Still More Re GOSIP


PADLIPSKY@A.ISI.EDU
13 Mar 1987 07:20:45 PST


[This might be a redundant resend, but the copy I thought was going to
the List came back with

Message failed for the following:
tcp-ip@SRI-NIC.ARPA: Forwarding error: Cannot find indirect file - No such device
            ------------

so I figured I'd better try again (maybe it's some kind of cosmic
compensation for all the ones I thought I'd sent once that have
shown up twice). NOTE, by the way, that I've expanded the contents,
so even if you think you've seen it before, you haven't really.]

[Mainly for Mike C.]

Mike--
   Glad to hear from you finally. Guess I can save the Government
the postage on hardcopy after all.
   A couple of quick rejoinders: The reason why testing and
performance stuff is not relevant to the ARPANET Suite but is
relevant to GOSIP (and eventually to OSI--which, it must be realized,
must be distinguished from GOSIP) is contained in the final
sentence of 1.1, Background (of the GOSIP Draft): "By
implementing open systems, the government expects to realize
significant savings through reducing duplicate circuits and
wiring, training, custom software, work stations, and custom hardware
interfaces." Without testing and performance criteria, GOSIP
(as it stands) would have to lead to INCREASED costs in "custom
software"--to pay for the interoperability-bug fixes and the
code tightening, that is. (On a somewhat different, but actually
more threatening, tack, another way in which the promise of cost
savings from "off-the-shelf"/"standard" software is betrayed lies
in the fact that those [DoD] systems which will be using "Blacker"
will have to have their X.25 implementations gutted and rehabbed,
but let's save the details on that for a venue other than the
TCP-IP "bulletin board"/mailing list.) Note, however, that when the
ARPANET Suite was being adopted, nobody claimed the advantages
of vendor support for it. GOSIP is claiming such advantages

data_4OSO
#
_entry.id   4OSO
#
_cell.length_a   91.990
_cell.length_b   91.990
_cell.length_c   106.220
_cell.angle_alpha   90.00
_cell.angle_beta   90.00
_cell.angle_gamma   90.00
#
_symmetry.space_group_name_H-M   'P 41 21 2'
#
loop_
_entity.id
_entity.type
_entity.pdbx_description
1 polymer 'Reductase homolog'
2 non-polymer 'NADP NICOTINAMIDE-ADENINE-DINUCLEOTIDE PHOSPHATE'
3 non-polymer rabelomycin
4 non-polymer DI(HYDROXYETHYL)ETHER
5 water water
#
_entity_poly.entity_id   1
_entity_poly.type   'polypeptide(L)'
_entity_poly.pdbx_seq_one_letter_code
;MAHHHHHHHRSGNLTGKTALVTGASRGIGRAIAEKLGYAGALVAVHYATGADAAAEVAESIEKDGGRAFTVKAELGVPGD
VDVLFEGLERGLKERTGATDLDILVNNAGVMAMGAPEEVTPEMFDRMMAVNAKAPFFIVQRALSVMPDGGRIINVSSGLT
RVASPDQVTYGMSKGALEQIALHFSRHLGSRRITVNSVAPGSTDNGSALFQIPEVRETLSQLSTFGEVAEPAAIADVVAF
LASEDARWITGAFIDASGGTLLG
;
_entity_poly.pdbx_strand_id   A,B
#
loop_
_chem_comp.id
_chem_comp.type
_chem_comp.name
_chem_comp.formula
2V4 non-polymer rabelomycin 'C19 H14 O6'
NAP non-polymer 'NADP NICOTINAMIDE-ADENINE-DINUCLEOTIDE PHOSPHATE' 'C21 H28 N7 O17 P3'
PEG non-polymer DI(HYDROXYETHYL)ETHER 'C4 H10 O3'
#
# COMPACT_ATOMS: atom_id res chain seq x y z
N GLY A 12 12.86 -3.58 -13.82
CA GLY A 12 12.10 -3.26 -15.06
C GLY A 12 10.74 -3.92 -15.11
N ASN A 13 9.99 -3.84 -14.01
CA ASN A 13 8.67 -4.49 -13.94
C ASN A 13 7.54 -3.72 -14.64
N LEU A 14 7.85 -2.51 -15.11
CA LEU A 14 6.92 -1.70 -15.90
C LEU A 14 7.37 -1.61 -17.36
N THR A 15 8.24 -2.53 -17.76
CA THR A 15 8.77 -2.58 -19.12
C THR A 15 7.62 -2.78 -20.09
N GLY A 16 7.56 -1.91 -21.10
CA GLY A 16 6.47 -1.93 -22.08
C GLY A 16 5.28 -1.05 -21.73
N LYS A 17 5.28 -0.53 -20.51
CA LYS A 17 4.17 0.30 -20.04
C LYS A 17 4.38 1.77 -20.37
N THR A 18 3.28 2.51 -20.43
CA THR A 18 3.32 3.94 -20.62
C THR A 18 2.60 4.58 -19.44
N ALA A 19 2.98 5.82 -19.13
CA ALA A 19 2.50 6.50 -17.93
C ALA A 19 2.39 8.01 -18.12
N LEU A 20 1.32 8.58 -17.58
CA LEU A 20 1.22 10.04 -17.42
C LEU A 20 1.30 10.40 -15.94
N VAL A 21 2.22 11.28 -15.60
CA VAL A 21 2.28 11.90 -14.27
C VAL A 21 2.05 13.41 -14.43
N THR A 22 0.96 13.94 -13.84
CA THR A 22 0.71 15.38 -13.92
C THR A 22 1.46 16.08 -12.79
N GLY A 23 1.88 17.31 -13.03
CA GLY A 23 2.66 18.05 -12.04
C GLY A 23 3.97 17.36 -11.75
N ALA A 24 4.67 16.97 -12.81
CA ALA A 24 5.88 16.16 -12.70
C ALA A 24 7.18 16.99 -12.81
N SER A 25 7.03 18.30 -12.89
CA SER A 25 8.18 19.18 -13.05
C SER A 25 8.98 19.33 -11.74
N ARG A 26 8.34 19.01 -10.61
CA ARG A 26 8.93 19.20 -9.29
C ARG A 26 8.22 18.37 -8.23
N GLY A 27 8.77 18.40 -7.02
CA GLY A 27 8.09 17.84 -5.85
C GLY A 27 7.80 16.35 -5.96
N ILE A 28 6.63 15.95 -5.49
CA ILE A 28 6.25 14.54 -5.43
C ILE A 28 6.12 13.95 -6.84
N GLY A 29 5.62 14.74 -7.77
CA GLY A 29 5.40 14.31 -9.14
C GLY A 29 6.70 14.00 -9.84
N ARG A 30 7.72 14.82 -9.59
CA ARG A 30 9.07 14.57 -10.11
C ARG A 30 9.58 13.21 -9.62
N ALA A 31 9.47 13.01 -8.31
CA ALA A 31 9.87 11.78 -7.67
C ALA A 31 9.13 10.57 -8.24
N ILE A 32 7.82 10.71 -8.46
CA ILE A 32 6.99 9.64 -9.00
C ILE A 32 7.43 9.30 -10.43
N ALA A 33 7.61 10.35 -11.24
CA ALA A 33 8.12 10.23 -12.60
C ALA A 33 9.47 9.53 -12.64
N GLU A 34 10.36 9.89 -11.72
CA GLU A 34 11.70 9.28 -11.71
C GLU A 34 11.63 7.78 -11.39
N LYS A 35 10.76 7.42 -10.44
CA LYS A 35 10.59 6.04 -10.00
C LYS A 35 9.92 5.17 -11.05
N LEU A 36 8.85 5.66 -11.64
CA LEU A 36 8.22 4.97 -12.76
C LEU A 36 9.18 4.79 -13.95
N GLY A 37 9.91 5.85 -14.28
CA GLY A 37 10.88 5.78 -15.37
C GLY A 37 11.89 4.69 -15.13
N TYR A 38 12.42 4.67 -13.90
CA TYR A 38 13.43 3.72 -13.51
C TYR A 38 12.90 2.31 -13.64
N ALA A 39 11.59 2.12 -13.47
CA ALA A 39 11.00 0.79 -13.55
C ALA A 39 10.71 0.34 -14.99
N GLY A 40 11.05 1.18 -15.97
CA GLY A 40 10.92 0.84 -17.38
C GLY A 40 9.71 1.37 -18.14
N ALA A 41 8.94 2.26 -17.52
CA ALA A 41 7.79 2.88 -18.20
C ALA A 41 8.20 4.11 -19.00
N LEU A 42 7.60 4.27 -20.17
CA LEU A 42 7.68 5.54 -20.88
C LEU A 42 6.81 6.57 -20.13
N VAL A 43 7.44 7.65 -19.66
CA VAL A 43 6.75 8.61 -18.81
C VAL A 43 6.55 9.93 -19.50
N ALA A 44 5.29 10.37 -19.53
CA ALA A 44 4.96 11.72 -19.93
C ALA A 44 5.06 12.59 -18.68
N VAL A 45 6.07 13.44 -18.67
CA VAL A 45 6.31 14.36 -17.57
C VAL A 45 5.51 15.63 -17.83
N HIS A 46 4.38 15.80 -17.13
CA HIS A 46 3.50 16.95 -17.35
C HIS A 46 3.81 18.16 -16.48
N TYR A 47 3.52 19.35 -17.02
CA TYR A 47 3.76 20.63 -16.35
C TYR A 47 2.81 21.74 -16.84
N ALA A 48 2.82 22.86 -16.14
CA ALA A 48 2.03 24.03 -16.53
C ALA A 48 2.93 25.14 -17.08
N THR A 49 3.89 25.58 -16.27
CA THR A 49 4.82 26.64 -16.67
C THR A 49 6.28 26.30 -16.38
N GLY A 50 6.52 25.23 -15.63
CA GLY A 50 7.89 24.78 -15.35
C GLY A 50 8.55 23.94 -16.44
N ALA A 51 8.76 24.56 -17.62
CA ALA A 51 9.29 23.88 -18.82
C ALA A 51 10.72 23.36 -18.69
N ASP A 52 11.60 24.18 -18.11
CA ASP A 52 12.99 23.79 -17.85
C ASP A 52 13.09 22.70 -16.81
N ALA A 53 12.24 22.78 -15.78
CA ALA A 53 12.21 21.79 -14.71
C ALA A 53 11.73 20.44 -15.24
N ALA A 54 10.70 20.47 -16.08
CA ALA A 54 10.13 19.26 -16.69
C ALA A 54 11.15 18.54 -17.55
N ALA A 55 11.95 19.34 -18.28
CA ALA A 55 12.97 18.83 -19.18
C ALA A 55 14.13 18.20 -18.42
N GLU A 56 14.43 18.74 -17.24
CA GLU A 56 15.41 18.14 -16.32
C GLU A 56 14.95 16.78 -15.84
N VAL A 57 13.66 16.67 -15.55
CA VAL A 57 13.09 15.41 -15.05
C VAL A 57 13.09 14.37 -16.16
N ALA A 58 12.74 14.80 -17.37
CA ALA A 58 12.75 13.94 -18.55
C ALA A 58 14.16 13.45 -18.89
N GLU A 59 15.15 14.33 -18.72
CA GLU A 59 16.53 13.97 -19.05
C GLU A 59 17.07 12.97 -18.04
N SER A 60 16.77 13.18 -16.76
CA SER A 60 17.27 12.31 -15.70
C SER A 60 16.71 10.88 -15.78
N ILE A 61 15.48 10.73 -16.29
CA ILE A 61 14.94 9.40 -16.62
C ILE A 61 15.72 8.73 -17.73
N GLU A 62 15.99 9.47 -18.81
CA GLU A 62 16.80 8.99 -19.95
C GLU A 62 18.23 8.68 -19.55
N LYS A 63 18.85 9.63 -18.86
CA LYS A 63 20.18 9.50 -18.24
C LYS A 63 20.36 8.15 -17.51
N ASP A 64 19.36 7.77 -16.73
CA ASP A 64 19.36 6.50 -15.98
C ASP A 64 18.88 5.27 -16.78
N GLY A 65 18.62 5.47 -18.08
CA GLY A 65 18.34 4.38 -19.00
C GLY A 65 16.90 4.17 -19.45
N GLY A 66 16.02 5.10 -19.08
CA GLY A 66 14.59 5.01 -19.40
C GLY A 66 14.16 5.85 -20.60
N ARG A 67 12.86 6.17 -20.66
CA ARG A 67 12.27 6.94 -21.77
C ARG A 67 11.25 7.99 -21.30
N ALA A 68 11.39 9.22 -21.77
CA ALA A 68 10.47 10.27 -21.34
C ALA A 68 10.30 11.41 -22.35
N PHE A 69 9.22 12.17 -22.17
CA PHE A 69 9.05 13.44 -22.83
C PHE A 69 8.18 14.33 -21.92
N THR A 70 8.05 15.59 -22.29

and demonstrably won't achieve them, both because of the need
for further work on the current stuff and because of the need for
further expenditure on the new stuff. A moving target is a moving target.
(There's an irony in the fact that now that the ARPANET Suite
is enjoying most of the advantages of vendor support after all,
we're being asked to chuck it; but let it [the irony, not the
Suite] pass.)
   Re automotive analogies: I'd be inclined to go with your
recasting provided you make it a picture of an artist's
conception of a "car of the future" model Lincoln vs. an actual MBG.
I was trying to be polite by saying GOSIP was a stripped Renault,
but if you insist on focusing on what OSI is eventually intended
to be, we're in the realm of promises vs. realities.
   cheers, map
P.S. Bravo on getting DARPA not to be considered a Government
agency. Here's hoping you can do the same for DoD. (I.e., get
it exempted from forced transition; after all, the ARPANET Suite
is paid for and could be run in parallel with the OSI Suite when
the OSI Suite is really here and really needed to interoperate
with, e.g., NATO.)
P.P.S. New metaphor: everybody's being told to run as hard as
they can to get on this merry-go-round, and when they do they
discover the brass ring dispenser's empty. (For those who
don't remember such things, if you grabbed the brass ring you'd
get a free ride.)
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